Monday, October 18, 2010

Day 52: Ernie Watts "Classical Moods" & Tamba 4 "We and the Sea"

Deck of cards day? I know...

I'm getting down to the last of this bag of CDs. So far the pattern has been that I'm impatient with the bag I'm working on and want desperately to move on to the next. Well, this is only the second bag, but more or less...

So let's get through this bag...

Ernie Watts
Classical Moods

Sometimes there are artists that I don't know if I'm familiar with them because they come up often or if I've heard of them a lot or if their CD just kept popping up when I was going through my CDs. Ernie Watts is one of those guys, because the name is very familiar but anytime I think of it it's just this album cover that I think of.

Watts, from the liner notes, is a studio/session player that would spend his nights playing in LA clubs. This is his chance, so he says in the liner notes, to play these classic jazz standards that he grew up with because during the sessions he's playing original works of the people he's working for.

There's a double edged sword with the whole 'session musician' thing. The good side is that generally you are a master of your instrument. You don't get into the studio unless you can bring it on the first take. It's one thing for the artist on the top bill wastes time, but the hired help can't miss a note. And so these players are on point before they even arrive. And of course if they're good, they get to do it a lot. And they develop their playing because they do it so often and with so many different ways.

The bad side of that is that you are 'for hire,' and that means all of you--your sound your style, everything. They never really get to cut loose, experiment that much--they serve the person they're recording for. Ideally Watts shakes off those cobwebs in the aforementioned clubs, but I think it doesn't really turn on and off.

And so Watts playing on this album is that of a master saxophonist playing extraordinarily well, but all within the lines. These are exemplary samples of jazz standards that are played well. I don't want to add a 'but', not every player has to be wild, unconventional. There should be room for the craft. And in that room would sit Watts. I would take lessons from him just to be that clean all over the sax' range.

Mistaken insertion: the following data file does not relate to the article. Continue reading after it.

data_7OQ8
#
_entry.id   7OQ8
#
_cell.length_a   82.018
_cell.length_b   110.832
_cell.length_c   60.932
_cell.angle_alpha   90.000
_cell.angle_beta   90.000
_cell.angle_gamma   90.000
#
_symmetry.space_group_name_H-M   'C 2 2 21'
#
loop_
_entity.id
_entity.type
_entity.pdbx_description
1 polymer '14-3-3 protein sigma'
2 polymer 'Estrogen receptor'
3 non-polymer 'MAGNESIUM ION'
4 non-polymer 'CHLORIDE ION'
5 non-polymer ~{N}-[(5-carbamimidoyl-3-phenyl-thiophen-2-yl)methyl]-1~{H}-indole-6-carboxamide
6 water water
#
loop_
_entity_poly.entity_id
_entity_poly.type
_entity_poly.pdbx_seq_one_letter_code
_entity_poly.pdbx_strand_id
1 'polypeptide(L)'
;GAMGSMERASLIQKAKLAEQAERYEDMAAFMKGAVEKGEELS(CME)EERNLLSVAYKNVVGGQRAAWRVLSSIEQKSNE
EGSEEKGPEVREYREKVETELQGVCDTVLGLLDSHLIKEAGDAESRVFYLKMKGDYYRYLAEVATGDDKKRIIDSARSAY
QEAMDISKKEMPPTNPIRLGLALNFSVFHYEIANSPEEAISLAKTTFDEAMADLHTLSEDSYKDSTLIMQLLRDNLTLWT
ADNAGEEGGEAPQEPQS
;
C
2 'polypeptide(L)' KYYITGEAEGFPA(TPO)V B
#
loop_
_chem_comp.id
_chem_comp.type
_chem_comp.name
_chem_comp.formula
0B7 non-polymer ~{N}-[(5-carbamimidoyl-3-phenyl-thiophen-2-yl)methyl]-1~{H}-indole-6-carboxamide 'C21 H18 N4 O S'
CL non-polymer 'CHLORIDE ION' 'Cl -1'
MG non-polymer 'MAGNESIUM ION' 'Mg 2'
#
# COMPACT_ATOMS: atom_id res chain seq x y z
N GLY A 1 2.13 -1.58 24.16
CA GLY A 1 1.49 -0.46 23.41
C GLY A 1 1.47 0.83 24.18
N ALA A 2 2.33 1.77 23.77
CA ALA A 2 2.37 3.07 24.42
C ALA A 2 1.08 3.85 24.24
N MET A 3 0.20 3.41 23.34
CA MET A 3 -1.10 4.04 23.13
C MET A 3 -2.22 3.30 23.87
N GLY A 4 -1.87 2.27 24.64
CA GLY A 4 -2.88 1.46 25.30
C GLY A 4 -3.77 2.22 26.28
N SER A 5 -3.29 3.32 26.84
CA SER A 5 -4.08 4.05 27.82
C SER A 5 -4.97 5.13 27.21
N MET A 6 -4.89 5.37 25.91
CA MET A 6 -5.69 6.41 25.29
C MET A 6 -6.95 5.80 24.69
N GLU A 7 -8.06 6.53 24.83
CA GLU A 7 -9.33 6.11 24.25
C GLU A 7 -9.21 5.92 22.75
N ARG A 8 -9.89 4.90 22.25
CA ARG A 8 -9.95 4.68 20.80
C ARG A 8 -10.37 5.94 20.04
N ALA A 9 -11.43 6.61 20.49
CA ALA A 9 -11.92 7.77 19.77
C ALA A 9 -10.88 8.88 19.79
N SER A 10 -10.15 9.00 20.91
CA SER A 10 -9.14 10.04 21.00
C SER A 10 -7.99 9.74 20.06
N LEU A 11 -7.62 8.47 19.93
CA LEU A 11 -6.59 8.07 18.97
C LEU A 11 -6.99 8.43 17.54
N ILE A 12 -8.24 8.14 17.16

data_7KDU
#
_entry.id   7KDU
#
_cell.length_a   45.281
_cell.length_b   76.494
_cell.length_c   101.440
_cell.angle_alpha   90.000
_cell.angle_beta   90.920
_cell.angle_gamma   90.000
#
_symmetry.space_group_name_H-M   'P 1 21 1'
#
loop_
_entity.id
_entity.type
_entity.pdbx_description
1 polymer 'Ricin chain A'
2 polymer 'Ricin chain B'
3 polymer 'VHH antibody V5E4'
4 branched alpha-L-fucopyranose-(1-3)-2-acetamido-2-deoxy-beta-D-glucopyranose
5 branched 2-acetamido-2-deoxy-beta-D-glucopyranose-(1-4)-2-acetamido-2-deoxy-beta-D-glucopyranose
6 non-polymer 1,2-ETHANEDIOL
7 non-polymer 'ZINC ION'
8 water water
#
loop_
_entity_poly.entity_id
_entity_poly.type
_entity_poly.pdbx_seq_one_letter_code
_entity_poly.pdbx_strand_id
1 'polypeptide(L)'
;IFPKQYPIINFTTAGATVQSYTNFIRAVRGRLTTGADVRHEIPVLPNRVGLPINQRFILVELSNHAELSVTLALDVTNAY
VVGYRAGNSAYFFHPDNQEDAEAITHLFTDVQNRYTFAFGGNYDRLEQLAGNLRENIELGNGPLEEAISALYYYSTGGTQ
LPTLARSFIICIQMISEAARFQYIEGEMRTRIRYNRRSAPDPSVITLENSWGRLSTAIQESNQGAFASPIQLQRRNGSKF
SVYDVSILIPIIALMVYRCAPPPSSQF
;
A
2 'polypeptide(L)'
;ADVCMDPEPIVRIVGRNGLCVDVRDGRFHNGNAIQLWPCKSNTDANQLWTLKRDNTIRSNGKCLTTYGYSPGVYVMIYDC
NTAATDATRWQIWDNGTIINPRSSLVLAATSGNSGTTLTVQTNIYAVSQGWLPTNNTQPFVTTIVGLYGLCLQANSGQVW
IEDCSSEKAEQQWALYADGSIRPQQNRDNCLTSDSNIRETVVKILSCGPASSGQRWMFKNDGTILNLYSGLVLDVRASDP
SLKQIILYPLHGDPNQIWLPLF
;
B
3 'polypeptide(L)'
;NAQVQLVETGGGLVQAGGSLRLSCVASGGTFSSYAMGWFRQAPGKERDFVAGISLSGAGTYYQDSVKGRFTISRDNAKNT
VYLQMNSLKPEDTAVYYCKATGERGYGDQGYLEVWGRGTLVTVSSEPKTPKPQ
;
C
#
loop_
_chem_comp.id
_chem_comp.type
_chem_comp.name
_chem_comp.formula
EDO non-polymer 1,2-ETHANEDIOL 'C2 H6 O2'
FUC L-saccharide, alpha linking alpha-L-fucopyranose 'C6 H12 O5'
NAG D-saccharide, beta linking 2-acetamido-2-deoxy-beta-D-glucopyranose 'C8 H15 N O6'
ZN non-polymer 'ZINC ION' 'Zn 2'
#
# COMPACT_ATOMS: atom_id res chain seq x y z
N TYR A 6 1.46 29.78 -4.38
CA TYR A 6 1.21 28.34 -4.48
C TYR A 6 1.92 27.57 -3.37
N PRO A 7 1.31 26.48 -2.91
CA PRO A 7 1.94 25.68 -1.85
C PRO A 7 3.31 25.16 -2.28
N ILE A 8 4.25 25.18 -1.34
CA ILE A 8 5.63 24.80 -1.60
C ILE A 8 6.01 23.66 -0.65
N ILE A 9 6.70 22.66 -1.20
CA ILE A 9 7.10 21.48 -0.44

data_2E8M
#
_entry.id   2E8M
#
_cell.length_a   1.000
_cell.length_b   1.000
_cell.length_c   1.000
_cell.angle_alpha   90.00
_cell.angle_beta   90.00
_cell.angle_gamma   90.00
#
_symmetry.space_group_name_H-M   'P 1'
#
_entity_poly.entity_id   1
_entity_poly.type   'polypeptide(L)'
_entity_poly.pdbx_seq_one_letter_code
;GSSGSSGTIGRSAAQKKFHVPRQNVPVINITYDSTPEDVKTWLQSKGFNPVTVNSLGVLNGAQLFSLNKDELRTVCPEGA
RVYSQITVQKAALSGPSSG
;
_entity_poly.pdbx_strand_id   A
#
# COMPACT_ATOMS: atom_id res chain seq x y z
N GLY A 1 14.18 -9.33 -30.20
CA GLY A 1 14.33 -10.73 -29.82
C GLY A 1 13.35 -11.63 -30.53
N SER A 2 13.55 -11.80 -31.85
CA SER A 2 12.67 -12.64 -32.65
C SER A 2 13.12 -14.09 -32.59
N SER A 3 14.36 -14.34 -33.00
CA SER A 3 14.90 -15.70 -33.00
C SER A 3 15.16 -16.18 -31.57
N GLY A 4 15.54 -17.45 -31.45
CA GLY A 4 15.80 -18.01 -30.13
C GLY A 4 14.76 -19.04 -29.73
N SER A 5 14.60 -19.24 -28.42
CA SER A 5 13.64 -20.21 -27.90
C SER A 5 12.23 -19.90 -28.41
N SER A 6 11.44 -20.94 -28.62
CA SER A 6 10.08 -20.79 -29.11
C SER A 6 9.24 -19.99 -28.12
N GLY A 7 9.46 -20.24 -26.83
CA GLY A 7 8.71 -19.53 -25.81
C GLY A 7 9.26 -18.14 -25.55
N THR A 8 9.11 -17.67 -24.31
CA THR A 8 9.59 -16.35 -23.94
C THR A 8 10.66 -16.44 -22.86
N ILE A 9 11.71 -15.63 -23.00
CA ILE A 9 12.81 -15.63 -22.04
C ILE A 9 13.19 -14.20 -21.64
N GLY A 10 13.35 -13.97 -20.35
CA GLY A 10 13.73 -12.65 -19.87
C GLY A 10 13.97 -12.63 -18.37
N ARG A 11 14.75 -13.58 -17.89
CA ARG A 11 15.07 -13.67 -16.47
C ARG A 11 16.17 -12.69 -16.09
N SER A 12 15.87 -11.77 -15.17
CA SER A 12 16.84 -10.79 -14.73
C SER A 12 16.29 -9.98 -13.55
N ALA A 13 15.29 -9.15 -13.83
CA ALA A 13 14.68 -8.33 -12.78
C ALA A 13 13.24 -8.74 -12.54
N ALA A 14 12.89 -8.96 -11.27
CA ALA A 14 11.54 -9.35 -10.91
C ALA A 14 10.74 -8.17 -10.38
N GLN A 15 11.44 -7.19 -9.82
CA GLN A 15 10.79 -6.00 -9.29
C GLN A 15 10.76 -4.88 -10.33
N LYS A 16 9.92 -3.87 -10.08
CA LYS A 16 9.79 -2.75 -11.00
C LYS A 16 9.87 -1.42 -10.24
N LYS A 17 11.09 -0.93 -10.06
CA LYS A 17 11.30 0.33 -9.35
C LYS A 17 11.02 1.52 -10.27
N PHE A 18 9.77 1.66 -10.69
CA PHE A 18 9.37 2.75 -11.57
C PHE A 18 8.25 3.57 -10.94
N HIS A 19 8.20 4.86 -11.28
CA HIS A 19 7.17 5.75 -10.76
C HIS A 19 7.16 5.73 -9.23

At some point I think I was really into Mugrew Miller, the piano player on this album, but I don't really remember the context. I think he played with someone I really liked or something. Google isn't helping me remember.

Tamba 4
We and the Sea

I might be able to momentarily escape Blue Note, but I can't escape Rudy van Gelder. I was perusing the liner notes hoping for something more intelligent to say other than "Nope, don't know who these guys are" or at the very least have some good old fashion fun with the liner notes when I see the 'Recorded by' credit. Gelder. He's everywhere.

So, yeah. Don't know a thing about this CD, wouldn't have given it a second glance in the store. It's the first group to have recorded Girl From Ipanema.

The first track was a completely awesome first track because it started out as a progressive jazz number that built and built and then, four minutes in, broke down as the bossa nova rhythm started to come in. What a great way to start their first American recording. By the second track that softly sung Portuguese is in place to let me know it's Brazilian music.

This is a tragically short CD, just over thirty minutes. Good timing though, because I'm kind of tired. But I've had a long run of straight jazz and some pretentious jazz, so this is a nice change up.

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